The first time I ever entered a running event was two years ago, almost to the day. S. and I decided it was time to go from our little mid-week runs into more of a challenge and we signed up for the 12k version of the Wharf to Wharf version on Waiheke Island (and not just because we wanted an excuse to go to Waiheke Island). At the time, none of us had even run that far. It seemed like a big challenge, which really makes me think about how far we’ve come. We’ve entered dozens of events since then but Wharf to Wharf is the one that got me hooked onto crossing finish lines and so it has a special place in my heart (all together now: awwwww!).
Last year, a 24h flight delay in Las Vegas forced to to pull out of the event. I was at the airport in Vegas when S. texted me from the start line saying they were calling my name because I had signed up but failed to pick up my race pack and, even though I was in Vegas, my heart sank a little bit. I wanted to go back and run each one of those twelve kilometers again. And so today I did.
My memory of the course was, hmm, kind of a little bit distorted. I remembered that there were “a couple of hills”. My brain failed to remind that the whole course is in fact up and down a bunch of hills, with almost no flat areas. But it is beautiful. As in jaw-dropping breathtakingly go-tell-your-mother-she-needs-to-come-see-this kind of beautiful. So beautiful you don’t even care about the hills (much). It starts on the beach (like every run should start) and it ends on another beach (like every run should end). In the middle, just a whole lot of prettiness to distract you from the hills and the pain and the fact that you got up at 5:30AM on a Sunday and not many people would agree with you that that was a good idea.
I ended up bumping into people I knew and running it with more running buddies than I was expecting and even had the visit at the start line from a couple of friends who were staying on the island for the weekend. The social side of this event really is one of its strongest points (it’s a fairly small low-key event as far as races go but it brings together a really nice bunch of people, including adorable looking volunteers handing you water while wearing costumes).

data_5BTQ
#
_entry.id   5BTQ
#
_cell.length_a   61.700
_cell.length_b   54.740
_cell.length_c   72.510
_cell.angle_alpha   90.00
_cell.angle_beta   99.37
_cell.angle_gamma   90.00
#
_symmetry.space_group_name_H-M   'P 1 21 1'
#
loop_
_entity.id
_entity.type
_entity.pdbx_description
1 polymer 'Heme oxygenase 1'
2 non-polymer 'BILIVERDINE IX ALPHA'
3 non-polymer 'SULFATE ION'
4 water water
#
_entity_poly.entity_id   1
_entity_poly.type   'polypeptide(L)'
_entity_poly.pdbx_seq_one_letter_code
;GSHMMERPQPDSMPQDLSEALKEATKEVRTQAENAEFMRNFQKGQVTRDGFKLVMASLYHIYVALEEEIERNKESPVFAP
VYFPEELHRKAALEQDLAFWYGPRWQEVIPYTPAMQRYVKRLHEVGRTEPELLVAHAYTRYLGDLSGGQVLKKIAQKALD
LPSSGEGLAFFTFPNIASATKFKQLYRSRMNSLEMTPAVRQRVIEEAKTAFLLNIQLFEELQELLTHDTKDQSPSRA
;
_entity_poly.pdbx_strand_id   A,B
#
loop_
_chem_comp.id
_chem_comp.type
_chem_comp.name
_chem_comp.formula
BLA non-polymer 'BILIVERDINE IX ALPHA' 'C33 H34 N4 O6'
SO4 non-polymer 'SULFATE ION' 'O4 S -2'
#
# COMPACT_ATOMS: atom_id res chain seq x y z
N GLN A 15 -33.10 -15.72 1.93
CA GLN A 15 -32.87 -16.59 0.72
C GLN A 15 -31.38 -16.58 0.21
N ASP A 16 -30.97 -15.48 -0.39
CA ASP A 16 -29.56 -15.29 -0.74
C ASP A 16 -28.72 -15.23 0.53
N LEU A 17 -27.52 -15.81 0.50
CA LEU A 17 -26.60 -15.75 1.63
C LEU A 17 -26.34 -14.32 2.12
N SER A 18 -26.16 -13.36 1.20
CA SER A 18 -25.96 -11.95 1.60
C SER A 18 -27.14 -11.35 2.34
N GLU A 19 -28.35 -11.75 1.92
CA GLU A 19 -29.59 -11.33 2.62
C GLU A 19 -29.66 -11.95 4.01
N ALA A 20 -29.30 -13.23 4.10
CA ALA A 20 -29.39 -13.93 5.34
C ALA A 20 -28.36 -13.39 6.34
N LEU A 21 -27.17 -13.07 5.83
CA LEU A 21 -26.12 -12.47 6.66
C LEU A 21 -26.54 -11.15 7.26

But anyway. Holy ball of fire in the sky, it was hot. And muggy. Really stinking muggy. I supposed that’s as far as I’ll go talking about the weather. I’d complain about it if it had been too cold so I think I’ll just shut up now. It could actually have been much worse. The sun really only decided to come out to play once we crossed the finish line so hats off to whoever controls that stuff up there. Top work.
The other good news is that, unlike two years ago, I managed not to smash my iPod onto the ground right at the start line in Onetangi wharf (an iPod that was only 17 days old at the time and that lasted another year and a lot of running events but never got a new screen). The bad news is that the exercise-induced asthma symptoms I experienced earlier this year made a comeback. Assholes (yes, I’m attributing an adjective that somehow personifies a health symptom. It’s poetic. Just go with it). It awarded me some strange looks and “are you ok?” questions from passing runners and forced me to walk for a few hundred meters to start breathing normally again and convincing myself that no, I was absolutely not dying halfway up that hill. It also led me to make a mental note to add an inhaler to the list of things I’ll be carrying with me during the marathon.
Once I was over that little hiccup, the rest of the run was amazing. We crossed the finish line and headed straight to the water. Being able to do this is, in itself, a major reason to enter this event. More than that, I now consider the ability to go for a dip in the sea the new standard measurement by which all finish lines should be rated.
See you next year, Waiheke. Stay pretty.